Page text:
Next, Randolph decides that he needs a different test subject and, since Brutus is the largest non-human mammal in the house, kills him so that he may bring him back to life. The experiment works, but turns the dog mad. Randolph fires several bullets into the dog to no effect. Apparently losing interest, the dog becomes intangible and leaps through the outside wall! (It's not clear whether the dog is invulnerable or the bullets simply passed through it.) The next day, Randolph tells Elaine that Brutus developed distemper and he took him to the vet early that morning.

By this time, Linda is there. That night, they hear a dog howl. Elaine recognizes it as Brutus, but Randolph and Cochran pretend not to have heard. Later, for some reason, Brutus goes into Linda's room, slipping through the wall to get there. She screams and the dog slips back out, and Elaine invites Linda to sleep the rest of the night with her in her bed. 

Later in the day, Norton arrives investigating several complaints from local farmers that their livestock has been attacked and drained of blood. The farmers recognized Elaine's dog Brutus. Randolph gives Norton the same story about Brutus being at the vet that he told to Elaine, the the inspector believes him apparently without checking it out. 

That night, Linda goes into the guest room only to find Elaine in her bed. Elaine explains that Linda seemed to draw so much comfort from sleeping in her bed last night, that she thought Linda might like to switch rooms. (I'm not sure it was the room that comforted her, but whatever.) Linda agrees and goes into Elaine's room. This is where Maria comes back into the story. In order to facilitate a relationship between Elaine and Cochran, Maria decides to kill Linda, not knowing that the two women have switched rooms.

To make a long story short, Maria ends up accidentally killing Elaine instead of Linda! Now it's up to Randolph and Cochran to use their process to revive Elaine (because it worked so well on Brutus and the sailor). The process works this time, but not only can Elaine make herself intangible, she is also uner the mental control of Maria! So now we have an intangible zombie woman roaming the halls with her intangible (and possibly invulnerable) zombie vampire dog. 

By this time, Randolph has discovered Maria's treachery and decides to kill her with a dagger. Cochran wrests the dagger from him, transferring his fingerprints to the hilt. That night, Maria mentally  directs Elaine to kill her husband with the dagger, after handing it to her in a handkerchief to preserve Cochran's fingerprints. The entire scene is witnessed by Shadrach, the butler.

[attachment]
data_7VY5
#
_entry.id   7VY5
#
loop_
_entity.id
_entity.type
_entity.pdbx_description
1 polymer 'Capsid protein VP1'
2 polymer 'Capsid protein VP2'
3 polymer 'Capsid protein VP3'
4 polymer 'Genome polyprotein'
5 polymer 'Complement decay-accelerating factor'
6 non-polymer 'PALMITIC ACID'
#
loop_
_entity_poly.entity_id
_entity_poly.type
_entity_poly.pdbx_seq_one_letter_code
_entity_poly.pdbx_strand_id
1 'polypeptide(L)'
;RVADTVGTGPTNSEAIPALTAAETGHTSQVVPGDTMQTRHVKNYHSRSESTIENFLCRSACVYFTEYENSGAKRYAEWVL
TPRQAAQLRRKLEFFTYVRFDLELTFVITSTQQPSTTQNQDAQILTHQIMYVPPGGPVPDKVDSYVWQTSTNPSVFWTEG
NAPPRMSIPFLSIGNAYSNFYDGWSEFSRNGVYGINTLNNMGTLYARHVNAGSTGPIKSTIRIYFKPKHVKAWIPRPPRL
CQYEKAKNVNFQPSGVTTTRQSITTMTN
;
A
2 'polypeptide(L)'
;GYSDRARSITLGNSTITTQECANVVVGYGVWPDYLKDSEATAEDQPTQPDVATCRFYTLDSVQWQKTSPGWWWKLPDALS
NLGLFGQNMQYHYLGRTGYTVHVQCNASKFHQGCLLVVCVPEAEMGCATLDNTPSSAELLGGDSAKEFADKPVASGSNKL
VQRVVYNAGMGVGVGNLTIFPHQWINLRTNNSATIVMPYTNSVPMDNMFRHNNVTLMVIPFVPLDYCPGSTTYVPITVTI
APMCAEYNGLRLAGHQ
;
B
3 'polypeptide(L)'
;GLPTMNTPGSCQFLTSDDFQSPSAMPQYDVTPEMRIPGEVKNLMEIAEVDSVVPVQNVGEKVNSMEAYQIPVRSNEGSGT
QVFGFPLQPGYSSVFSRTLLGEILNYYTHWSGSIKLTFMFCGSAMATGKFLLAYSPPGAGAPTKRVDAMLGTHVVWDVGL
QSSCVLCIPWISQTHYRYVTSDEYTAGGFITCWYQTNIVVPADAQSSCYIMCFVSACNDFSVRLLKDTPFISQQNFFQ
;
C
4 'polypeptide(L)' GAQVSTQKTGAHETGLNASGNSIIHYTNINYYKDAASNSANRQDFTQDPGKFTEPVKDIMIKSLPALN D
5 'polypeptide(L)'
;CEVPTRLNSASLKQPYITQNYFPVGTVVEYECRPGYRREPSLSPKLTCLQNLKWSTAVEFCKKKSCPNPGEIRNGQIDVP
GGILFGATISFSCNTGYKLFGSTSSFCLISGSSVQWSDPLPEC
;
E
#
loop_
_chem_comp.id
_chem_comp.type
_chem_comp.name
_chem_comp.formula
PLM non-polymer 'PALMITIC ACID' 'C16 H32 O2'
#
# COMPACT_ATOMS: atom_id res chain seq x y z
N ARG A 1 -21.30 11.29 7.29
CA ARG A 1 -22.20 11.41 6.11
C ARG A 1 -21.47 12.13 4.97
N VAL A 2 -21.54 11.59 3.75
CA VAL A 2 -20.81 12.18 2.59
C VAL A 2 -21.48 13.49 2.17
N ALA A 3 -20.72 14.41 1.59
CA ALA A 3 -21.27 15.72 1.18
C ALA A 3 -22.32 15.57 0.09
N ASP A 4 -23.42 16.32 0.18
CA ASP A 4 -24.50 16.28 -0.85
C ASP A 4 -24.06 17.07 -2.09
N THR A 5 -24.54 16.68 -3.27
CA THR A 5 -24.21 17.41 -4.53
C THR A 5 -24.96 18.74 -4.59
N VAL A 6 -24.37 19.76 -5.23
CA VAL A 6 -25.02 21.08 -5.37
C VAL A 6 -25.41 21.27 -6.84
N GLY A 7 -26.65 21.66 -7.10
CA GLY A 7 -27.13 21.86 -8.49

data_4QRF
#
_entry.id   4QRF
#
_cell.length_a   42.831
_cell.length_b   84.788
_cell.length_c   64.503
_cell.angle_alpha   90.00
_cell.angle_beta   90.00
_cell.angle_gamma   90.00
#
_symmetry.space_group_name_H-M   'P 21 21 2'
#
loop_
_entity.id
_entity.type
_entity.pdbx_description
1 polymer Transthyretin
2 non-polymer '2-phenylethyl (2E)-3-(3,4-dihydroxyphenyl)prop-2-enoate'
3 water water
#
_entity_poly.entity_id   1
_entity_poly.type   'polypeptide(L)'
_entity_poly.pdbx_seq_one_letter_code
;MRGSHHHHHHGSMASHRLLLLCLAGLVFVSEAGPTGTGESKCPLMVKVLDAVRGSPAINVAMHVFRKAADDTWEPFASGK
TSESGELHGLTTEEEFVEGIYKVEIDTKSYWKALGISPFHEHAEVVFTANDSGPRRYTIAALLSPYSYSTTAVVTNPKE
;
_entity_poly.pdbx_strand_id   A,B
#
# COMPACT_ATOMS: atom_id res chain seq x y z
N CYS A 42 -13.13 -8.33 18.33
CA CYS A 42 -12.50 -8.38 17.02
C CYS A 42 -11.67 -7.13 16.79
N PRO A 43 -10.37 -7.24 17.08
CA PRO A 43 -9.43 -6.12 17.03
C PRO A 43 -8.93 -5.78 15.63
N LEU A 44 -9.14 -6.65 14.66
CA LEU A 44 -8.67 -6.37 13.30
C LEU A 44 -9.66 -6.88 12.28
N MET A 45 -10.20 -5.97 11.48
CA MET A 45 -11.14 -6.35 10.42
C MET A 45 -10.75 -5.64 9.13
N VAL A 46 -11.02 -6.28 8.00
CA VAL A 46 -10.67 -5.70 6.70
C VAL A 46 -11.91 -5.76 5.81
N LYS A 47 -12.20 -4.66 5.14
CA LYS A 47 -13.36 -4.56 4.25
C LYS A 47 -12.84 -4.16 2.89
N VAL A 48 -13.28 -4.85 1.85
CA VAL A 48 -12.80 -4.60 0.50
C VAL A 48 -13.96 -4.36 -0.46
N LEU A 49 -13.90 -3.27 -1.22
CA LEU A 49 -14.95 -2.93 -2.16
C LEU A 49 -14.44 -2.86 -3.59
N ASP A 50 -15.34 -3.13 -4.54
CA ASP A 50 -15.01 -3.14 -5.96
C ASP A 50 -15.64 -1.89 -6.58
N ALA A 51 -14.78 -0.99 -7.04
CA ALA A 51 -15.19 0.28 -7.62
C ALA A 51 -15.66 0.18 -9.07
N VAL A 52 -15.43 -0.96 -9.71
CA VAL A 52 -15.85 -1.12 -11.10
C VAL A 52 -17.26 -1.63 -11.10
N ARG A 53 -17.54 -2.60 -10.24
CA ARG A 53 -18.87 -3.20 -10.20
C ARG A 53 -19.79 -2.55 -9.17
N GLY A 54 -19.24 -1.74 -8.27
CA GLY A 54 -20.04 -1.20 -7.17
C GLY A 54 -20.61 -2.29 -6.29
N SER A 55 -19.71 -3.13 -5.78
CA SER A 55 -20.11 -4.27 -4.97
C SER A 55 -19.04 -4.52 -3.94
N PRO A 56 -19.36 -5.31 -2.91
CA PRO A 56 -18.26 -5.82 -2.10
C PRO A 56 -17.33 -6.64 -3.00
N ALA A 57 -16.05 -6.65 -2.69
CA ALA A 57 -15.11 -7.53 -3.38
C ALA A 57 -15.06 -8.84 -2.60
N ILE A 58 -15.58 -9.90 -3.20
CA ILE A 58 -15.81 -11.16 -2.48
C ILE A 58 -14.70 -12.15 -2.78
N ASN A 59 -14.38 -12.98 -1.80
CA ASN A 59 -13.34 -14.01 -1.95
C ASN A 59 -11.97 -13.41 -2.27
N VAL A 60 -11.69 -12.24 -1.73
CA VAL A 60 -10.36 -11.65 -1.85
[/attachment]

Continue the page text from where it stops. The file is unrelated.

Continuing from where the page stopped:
The next morning, Elaine (with no memory of the events of the night before), discovers her husband's body, with a dagger in his back. Maria testifies that Cochran threatened Randolph when Randolph discovered Cochran was in love with his wife. The police find the Cochran's fingerprints on the dagger and  he is arrested. Things are looking pretty bad for Cochran until Shadrach comes forward with his story, absolving Cochran.

The footprints of Elaine and Brutus lead off into the sea.

THE END

Not finding a thread for Black Widow,* but I saw it last night. I enjoyed it. Less superhero movie and more spy movie, as is befitting Natasha's skill set.

And it filled in some things not explained in past Marvel Cinematic Universe movies, like one thing that always nagged at me: Why does the Russian Natalia Romanov sound like an American? (It's because she grew up in whitest, brightest Ohio.) And we finally are told (but not shown) the story of Hawkeye and the Widow in Budapest.

I was hoping, if not expecting, we'd see Hawkeye, but we didn't, nor any of the others. But then, this story falls immediately after Captain America: Civil War, which ended with Hawkeye, Ant-Man and the Falcon in the Raft prison for siding with the good Captain, and it implied he'd come back to bust them out. Funnily enough, Black Widow ended with her implying she'd be busting them out. But then, it also ended with her taking ownership of a cool VTOL jet, so maybe she provided the getaway vehicle.